3:22: A revolutionary approach

There’s truly been a revolution in how we think about how the tumor’s made up, how it’s constructed, and what aspects of it we want to try to attack, and what aspects we want to try to promote. For the first 150 years of engaging systematically with this cancer and being aware of it as a cancer with a label, we actually had most of that understanding upside-down. As just one example, pancreas cancers resist virtually every drug we throw at it, even when those drugs have worked in the laboratory killing cells as we grow them in a dish quite effectively for almost all the other solid tumors we have. That’s how we learn to come up with the regimens that we use in patients. It’s some subset of the drugs that worked in a laboratory setting that end up working in patients. Well, the one cancer for which that’s essentially been 0% success is pancreas cancer. So there’s a paradox here, and what we’ve come to realize is the first mechanism of resistance is that those drugs never got into the tumor. They never penetrated the very dense cement-like matrix or fortress, if you will, that the tumor constructs around itself, a fortress that we thought was the body’s response to try to contain the cancer, and we now understand is actually being orchestrated by the cancer cell to shield itself and protect itself from the therapies we might try to treat it with.

4:59: New targets

The lessons that we have learned are important for a number of reasons. They change the way we completely conceptualize this cancer, think about how it’s constructed, and they give us an entirely new set of targets, therefore, to go after things that we didn’t realize we needed to be going after.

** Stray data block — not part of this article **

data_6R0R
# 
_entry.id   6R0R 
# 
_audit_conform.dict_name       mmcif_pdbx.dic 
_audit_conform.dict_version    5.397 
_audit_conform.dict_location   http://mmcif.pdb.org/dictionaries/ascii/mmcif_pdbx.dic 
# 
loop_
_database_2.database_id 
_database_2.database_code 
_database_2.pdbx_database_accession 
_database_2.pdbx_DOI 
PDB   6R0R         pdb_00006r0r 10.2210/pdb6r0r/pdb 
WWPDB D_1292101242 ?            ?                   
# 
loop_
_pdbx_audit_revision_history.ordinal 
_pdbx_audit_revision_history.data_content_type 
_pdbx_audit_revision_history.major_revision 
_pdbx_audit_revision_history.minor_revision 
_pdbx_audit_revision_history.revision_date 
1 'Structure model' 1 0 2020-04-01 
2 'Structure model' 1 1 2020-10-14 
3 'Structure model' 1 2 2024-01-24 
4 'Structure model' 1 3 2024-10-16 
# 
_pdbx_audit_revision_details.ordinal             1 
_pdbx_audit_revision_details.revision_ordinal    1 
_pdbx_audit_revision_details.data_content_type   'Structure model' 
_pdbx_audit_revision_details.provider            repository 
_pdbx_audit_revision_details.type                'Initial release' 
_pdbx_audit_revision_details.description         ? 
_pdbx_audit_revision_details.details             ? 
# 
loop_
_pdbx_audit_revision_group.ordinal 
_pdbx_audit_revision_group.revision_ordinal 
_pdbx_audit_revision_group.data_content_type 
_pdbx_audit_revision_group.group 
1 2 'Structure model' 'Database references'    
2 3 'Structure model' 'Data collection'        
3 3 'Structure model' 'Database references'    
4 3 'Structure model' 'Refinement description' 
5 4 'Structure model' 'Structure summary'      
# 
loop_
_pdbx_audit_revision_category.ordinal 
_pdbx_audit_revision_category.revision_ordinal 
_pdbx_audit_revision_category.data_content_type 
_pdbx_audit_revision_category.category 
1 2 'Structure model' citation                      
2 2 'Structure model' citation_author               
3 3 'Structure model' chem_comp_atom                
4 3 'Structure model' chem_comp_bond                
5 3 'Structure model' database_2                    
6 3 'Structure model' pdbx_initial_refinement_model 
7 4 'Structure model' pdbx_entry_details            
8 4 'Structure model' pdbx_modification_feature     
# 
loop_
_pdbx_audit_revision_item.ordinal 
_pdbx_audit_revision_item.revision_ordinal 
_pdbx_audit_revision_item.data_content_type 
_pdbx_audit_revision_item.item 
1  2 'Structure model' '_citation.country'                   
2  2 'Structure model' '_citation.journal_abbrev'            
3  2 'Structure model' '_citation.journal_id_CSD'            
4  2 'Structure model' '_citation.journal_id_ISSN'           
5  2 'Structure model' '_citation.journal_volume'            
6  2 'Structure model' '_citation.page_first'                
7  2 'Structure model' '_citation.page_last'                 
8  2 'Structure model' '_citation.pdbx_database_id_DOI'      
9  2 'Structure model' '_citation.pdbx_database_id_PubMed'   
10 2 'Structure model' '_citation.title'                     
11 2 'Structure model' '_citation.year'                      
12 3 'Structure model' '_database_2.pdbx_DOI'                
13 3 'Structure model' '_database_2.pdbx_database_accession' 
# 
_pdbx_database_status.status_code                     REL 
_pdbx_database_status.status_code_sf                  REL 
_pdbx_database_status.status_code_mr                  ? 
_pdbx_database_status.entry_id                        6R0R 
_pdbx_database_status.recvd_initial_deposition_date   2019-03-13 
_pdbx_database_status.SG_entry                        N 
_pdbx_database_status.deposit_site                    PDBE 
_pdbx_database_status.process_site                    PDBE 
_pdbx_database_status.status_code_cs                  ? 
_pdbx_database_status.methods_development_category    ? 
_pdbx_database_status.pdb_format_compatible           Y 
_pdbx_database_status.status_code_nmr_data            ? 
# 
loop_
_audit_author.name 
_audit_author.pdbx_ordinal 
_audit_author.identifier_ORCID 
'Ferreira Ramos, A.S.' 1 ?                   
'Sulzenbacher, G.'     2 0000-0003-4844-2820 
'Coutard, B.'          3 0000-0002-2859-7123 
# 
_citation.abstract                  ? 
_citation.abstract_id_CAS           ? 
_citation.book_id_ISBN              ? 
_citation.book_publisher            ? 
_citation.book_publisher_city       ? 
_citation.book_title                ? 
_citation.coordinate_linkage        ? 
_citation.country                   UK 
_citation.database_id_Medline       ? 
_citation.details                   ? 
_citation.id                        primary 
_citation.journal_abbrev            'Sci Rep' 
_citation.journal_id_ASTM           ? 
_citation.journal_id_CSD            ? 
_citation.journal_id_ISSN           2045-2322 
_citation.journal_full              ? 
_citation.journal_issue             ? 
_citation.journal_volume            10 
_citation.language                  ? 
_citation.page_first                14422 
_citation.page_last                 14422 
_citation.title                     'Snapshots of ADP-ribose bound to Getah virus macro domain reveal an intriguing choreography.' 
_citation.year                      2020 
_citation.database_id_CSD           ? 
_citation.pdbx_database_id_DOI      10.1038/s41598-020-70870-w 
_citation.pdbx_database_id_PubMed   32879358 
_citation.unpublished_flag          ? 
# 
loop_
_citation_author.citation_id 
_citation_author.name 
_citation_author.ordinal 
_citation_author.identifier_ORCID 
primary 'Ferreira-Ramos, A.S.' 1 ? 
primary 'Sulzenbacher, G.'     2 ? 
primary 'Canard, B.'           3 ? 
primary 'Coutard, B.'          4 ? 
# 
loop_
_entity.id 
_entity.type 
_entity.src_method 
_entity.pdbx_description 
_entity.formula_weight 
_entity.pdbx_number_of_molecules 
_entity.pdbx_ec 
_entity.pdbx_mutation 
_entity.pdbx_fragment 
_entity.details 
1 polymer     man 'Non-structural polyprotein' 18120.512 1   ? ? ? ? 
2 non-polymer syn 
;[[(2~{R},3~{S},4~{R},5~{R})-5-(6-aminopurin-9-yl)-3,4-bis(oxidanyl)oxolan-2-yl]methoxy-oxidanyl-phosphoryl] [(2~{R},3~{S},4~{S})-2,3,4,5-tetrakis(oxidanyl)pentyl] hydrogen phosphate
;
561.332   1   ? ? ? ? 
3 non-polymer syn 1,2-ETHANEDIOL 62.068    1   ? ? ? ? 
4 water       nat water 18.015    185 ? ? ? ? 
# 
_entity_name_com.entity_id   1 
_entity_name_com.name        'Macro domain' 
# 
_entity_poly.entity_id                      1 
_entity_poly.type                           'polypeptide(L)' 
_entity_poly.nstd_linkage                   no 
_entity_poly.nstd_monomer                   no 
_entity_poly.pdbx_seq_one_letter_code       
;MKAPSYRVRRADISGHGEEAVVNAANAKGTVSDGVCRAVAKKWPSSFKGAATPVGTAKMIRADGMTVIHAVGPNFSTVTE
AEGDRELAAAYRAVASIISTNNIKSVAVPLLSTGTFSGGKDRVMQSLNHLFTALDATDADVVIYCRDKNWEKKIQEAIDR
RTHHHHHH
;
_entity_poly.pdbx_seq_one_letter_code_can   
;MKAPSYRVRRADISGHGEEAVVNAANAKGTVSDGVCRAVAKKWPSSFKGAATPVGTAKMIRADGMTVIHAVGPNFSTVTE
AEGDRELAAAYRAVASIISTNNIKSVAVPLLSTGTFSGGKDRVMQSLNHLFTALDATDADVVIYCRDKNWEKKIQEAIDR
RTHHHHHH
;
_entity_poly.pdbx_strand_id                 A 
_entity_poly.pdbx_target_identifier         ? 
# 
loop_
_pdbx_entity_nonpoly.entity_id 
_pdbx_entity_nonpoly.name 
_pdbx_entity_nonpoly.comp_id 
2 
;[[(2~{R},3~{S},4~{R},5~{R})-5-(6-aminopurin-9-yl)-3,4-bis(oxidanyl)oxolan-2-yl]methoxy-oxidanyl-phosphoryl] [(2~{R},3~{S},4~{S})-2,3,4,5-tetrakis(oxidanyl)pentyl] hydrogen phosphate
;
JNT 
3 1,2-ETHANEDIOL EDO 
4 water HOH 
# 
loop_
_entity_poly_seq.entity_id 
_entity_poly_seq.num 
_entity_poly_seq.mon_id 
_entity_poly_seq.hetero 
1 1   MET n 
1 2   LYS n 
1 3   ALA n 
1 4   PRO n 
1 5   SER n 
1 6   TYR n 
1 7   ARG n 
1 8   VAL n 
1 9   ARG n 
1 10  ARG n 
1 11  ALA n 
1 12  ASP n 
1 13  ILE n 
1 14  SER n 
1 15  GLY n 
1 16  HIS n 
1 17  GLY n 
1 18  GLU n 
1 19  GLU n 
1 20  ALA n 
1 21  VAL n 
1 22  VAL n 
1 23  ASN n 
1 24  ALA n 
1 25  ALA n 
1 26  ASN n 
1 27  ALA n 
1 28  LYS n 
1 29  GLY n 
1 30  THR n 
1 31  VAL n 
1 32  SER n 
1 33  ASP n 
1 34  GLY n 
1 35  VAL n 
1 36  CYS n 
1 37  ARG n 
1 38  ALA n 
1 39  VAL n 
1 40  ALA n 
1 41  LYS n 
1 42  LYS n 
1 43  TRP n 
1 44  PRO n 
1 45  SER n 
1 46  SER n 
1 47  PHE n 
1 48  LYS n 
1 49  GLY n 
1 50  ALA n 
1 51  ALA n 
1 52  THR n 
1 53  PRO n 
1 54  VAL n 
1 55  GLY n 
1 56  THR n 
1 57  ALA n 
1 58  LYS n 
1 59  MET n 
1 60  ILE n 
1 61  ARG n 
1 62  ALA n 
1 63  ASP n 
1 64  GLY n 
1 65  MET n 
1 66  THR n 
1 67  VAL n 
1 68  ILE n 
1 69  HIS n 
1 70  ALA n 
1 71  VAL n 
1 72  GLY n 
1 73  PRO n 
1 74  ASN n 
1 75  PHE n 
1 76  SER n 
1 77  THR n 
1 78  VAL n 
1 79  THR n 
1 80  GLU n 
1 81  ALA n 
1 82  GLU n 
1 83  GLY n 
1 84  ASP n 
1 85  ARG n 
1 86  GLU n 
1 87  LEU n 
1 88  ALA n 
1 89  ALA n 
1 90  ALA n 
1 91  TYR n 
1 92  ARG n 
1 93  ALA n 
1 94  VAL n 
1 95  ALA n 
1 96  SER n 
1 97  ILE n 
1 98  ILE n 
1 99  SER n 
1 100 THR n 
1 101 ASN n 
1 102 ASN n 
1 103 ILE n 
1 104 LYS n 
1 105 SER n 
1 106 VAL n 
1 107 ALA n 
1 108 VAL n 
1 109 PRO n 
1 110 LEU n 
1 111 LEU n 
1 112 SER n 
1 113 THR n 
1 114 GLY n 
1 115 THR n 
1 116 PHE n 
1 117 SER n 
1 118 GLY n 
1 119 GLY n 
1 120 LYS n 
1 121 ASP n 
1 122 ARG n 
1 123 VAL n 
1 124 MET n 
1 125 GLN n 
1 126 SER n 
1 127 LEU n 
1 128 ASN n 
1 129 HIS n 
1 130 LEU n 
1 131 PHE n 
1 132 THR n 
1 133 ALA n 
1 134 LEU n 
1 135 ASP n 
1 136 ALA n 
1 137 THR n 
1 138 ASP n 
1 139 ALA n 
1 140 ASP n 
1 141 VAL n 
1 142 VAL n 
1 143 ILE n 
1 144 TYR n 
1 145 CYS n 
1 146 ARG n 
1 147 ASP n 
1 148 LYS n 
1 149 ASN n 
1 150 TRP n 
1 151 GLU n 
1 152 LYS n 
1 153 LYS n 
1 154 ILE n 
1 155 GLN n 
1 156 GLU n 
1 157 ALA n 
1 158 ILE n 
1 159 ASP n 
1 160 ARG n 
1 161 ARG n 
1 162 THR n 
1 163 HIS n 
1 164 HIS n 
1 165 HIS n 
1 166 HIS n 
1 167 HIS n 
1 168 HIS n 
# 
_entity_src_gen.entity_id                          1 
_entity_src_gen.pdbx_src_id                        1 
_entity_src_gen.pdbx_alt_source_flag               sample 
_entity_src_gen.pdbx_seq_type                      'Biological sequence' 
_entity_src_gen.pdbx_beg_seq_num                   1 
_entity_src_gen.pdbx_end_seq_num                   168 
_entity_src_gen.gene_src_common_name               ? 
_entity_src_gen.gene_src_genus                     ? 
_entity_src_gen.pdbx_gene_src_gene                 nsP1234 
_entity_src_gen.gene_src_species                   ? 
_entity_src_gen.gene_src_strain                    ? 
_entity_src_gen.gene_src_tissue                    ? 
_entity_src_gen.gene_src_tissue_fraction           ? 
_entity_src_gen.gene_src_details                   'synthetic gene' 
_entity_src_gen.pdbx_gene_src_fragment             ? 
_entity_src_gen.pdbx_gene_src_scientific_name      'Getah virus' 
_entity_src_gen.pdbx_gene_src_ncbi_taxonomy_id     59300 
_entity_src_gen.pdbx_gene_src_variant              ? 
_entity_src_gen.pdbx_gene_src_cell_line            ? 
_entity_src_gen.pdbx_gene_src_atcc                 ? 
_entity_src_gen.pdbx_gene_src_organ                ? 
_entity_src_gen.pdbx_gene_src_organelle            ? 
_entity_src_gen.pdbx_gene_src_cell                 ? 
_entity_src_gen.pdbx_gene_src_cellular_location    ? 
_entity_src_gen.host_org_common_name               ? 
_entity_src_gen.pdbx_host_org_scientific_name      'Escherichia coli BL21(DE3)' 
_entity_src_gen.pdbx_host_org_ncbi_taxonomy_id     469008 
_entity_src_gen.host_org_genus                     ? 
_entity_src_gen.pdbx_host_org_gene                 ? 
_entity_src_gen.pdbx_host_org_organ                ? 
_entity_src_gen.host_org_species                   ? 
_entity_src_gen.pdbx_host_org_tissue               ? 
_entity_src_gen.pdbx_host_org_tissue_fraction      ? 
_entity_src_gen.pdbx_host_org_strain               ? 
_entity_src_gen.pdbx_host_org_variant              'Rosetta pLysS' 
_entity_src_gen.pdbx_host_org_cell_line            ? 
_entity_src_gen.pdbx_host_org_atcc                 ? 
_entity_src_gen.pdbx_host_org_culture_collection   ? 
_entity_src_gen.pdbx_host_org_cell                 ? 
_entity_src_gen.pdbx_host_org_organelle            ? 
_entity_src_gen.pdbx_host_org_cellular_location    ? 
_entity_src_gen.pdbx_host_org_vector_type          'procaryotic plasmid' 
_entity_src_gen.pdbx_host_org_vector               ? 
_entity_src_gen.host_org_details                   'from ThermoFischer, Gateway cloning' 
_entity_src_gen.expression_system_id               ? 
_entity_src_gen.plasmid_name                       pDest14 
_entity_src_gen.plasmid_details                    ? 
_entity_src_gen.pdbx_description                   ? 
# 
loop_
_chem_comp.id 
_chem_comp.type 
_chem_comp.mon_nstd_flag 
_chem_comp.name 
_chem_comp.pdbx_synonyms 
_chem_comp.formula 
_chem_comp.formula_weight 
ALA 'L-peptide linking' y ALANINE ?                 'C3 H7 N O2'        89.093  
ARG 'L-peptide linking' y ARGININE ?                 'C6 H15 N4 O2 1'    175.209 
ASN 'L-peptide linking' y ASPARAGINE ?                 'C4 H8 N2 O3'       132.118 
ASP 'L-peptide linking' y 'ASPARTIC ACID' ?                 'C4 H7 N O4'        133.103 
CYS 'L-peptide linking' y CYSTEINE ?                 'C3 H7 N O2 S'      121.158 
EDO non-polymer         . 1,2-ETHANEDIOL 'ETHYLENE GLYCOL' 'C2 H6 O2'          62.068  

5:20: Making inroads

We are in a completely different era now than we were even 10, 12, 15 years ago. And so the reputation that this cancer has deservedly earned over many decades is perhaps no longer fully appropriate. We are now increasingly seeing more and more cases of very long-term survival and even some cures for a cancer that notoriously was impossible to achieve. Moreover, the explanations we have now for why our previous strategies failed are so simple, so straightforward, and so powerful that by simply flipping the switch on our approach, we are beginning to make inroads again in a way that we hadn’t seen before.

6:13: Hope

The most important tool, the most important weapon that a patient arrives with is what I want to try to always promote and sustain and increase. And that’s hope. What I would say to any patient is, first of all, don’t believe what you read on the internet. A lot of it is doom and gloom and it doesn’t have the context, but most importantly, you are not alone. There are things that can be done, especially at specialty centers that bring a dedicated and concerted interdisciplinary team to treat the problem because of the spirit of collaboration and collegiality. Each of the doctors here in surgery, in oncology, in radiation therapy, in nutrition, in genetics, in pain management and more, were willing to completely change their clinic schedules so that they could all congregate together, 40-plus people on a given afternoon, be present in the room simultaneously while patients are actually waiting in their clinic rooms, and together as a team, we review each patient’s data, and we come up with the best care plan that we can conceive. And I can tell you the comprehensive care plan that emerges when you have all of your colleagues in the room together at one time is very different than when each one of those specialists tries to come up with a plan in isolation. And that effort and that ability to create this kind of approach to a patient is truly unique in the country, and I believe transforms the quality of care that they get.